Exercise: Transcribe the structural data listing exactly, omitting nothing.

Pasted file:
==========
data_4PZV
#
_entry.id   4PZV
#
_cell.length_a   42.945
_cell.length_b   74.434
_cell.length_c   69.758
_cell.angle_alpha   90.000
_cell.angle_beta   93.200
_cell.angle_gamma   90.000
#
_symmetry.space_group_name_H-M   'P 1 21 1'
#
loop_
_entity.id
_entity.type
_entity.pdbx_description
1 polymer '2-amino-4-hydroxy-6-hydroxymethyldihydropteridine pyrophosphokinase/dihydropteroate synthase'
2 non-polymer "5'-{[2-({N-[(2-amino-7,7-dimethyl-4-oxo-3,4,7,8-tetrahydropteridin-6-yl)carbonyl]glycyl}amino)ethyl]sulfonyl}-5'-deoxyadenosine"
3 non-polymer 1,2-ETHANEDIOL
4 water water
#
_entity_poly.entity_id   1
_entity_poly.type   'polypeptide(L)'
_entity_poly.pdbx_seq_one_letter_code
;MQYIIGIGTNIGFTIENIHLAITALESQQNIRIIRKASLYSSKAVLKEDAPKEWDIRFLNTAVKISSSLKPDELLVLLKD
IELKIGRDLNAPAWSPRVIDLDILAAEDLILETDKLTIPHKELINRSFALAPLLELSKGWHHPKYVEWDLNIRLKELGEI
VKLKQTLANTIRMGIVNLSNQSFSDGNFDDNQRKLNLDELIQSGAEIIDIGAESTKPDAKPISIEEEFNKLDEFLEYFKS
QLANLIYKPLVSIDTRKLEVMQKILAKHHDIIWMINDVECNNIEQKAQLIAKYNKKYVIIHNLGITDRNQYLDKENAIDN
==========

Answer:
data_4PZV
#
_entry.id   4PZV
#
_cell.length_a   42.945
_cell.length_b   74.434
_cell.length_c   69.758
_cell.angle_alpha   90.000
_cell.angle_beta   93.200
_cell.angle_gamma   90.000
#
_symmetry.space_group_name_H-M   'P 1 21 1'
#
loop_
_entity.id
_entity.type
_entity.pdbx_description
1 polymer '2-amino-4-hydroxy-6-hydroxymethyldihydropteridine pyrophosphokinase/dihydropteroate synthase'
2 non-polymer "5'-{[2-({N-[(2-amino-7,7-dimethyl-4-oxo-3,4,7,8-tetrahydropteridin-6-yl)carbonyl]glycyl}amino)ethyl]sulfonyl}-5'-deoxyadenosine"
3 non-polymer 1,2-ETHANEDIOL
4 water water
#
_entity_poly.entity_id   1
_entity_poly.type   'polypeptide(L)'
_entity_poly.pdbx_seq_one_letter_code
;MQYIIGIGTNIGFTIENIHLAITALESQQNIRIIRKASLYSSKAVLKEDAPKEWDIRFLNTAVKISSSLKPDELLVLLKD
IELKIGRDLNAPAWSPRVIDLDILAAEDLILETDKLTIPHKELINRSFALAPLLELSKGWHHPKYVEWDLNIRLKELGEI
VKLKQTLANTIRMGIVNLSNQSFSDGNFDDNQRKLNLDELIQSGAEIIDIGAESTKPDAKPISIEEEFNKLDEFLEYFKS
QLANLIYKPLVSIDTRKLEVMQKILAKHHDIIWMINDVECNNIEQKAQLIAKYNKKYVIIHNLGITDRNQYLDKENAIDN